Environmental campaigner George Monbiot used a speech at the Oxford Farming Conference to call for the end of the farm subsidy regime.
In an age of austerity, when vital public services were being cut and benefits such as housing benefit were being reduced to vulnerable people, it was wrong that so much money was being spent on farm support, Mr Monbiot told delegates.
“The very biggest landowners are still receiving millions in payments,” he said. The structure of the Basic Payment Scheme was almost identical to the mediaeval feudal aid paid by poor vassals to wealthy landowners, he added.
“There will have to be some extremely powerful justification – in this age of austerity when there is not enough money for basic public services – for maintaining this extraordinary level of public spending from the poor, often to the exceedingly rich, which takes place under the name of farm subsidies.”
He said the idea that food production would fall without subsidies was questionable, arguing that the most productive farmers did not need subsidies. And those who did need subsidies – generally farmers on poor-quality land – produced hardly any food anyway.
“There will have to be some extremely powerful justification for maintaining this extraordinary level of public spending from the poor, often to the exceedingly rich, which takes place under the name of farm subsidies” – George Monbiot
According to Mr Monbiot, the argument that subsidies were needed to keep people on the land didn’t hold water. Farms were consolidating and people were leaving agriculture.
Subsidies artificially inflated land prices and made it difficult for new entrants to get a foot on the farming ladder.
Mr Monbiot also rejected the idea that subsidies were needed to encourage farmers to be stewards of the countryside.
There was a lot of “smash and grab agriculture” despite cross-compliance rules requiring farmers to implement environmental measures.
“This is a disgraceful state of affairs,” Mr Monbiot told delegates at the Oxford Examination Schools on Thursday (8 January). “It is absolutely shocking.”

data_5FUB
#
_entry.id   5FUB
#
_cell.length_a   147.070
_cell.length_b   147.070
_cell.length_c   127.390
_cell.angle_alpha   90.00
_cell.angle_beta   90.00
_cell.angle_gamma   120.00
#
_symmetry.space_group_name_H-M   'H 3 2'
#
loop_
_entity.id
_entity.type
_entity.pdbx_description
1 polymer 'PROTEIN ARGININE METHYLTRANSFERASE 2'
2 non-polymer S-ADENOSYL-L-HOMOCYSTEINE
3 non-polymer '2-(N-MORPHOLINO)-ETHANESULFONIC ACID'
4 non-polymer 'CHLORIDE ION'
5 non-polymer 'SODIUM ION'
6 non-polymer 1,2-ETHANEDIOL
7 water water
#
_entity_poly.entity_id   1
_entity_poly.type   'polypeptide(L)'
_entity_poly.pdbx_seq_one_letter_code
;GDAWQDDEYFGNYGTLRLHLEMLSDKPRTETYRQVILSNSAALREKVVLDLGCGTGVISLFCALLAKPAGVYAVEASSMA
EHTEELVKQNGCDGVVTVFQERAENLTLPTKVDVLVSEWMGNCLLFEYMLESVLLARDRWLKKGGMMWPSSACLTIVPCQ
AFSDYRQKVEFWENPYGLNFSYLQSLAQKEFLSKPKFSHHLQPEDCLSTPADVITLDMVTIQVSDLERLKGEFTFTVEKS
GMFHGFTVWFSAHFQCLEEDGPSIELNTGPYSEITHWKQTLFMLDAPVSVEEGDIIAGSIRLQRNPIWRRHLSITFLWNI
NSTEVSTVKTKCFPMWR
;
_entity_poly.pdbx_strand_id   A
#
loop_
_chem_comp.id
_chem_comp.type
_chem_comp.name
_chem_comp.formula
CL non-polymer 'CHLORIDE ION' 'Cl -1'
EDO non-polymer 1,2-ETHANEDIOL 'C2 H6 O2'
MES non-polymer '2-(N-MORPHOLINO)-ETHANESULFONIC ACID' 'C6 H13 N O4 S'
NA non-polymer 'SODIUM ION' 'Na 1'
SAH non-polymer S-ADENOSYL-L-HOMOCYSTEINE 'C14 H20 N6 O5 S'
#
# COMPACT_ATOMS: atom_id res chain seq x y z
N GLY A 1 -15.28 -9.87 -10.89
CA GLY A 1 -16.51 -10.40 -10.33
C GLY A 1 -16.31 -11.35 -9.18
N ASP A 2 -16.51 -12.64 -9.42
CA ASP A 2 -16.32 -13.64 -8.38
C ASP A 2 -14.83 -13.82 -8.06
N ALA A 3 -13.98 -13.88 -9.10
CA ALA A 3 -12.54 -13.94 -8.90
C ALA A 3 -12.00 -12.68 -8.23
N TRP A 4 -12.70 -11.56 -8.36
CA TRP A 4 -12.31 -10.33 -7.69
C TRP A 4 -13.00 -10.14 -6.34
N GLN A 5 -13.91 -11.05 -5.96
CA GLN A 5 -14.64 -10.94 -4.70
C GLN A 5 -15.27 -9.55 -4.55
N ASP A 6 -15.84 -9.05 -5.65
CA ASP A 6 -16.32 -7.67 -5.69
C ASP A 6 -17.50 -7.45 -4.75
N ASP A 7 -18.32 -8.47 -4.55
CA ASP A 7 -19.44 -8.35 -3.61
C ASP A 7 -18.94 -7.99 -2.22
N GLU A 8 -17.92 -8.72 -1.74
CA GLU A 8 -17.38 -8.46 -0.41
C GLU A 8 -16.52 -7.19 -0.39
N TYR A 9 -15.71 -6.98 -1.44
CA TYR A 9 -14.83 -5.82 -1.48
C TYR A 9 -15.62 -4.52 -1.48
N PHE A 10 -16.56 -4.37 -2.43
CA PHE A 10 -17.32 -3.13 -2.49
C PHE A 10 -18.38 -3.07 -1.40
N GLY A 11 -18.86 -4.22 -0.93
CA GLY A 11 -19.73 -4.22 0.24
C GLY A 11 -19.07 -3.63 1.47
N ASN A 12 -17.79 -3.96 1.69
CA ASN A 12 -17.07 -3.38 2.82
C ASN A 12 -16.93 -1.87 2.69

As awareness of the situation gradually seeped through into public consciousness, it would be exceedingly hard to maintain the subsidy regime, said Mr Monbiot. “The arguments for it are so weak and the arguments against are so strong.”
Subsidies could continue to be paid with public justification if they were linked to delivering public benefits. The whole point of the subsidy system should be to protect that which would otherwise not be protected, argued Mr Monbiot.
Rather than being encouraged to keep sheep, hill farmers should be paid to reforest the uplands or to establish shelter belts. Lowland farmers – if they were to receive subsidy at all – should only receive them to look after soil and water resources.
Suggesting environmentalists and farmers should form an alliance in favour of a new regime, Mr Monbiot added: “It is only a matter of time before the subsidy system will disappear completely unless justifications are found for it.”
A revised subsidy scheme would be much smaller and directed only at those who need it most. It would provide only those interventions that were most needed. “It would be specifically targeted at public goods rather than public harm,” said Mr Monbiot.
“It would not be bankrolling racehorses and private planes for the dukes, oil sheikhs and other benefit tourists who might not even live in this country – not even pay tax in this country – but because they own thousands of acres, receive huge amounts of tax money in this country.”
Farmers who would qualify for the new subsidy system should be on the same side as environmentalists, said Mr Monbiot. The CAP was becoming more unpopular and farmers would find themselves distanced from the rest of the population unless they did so.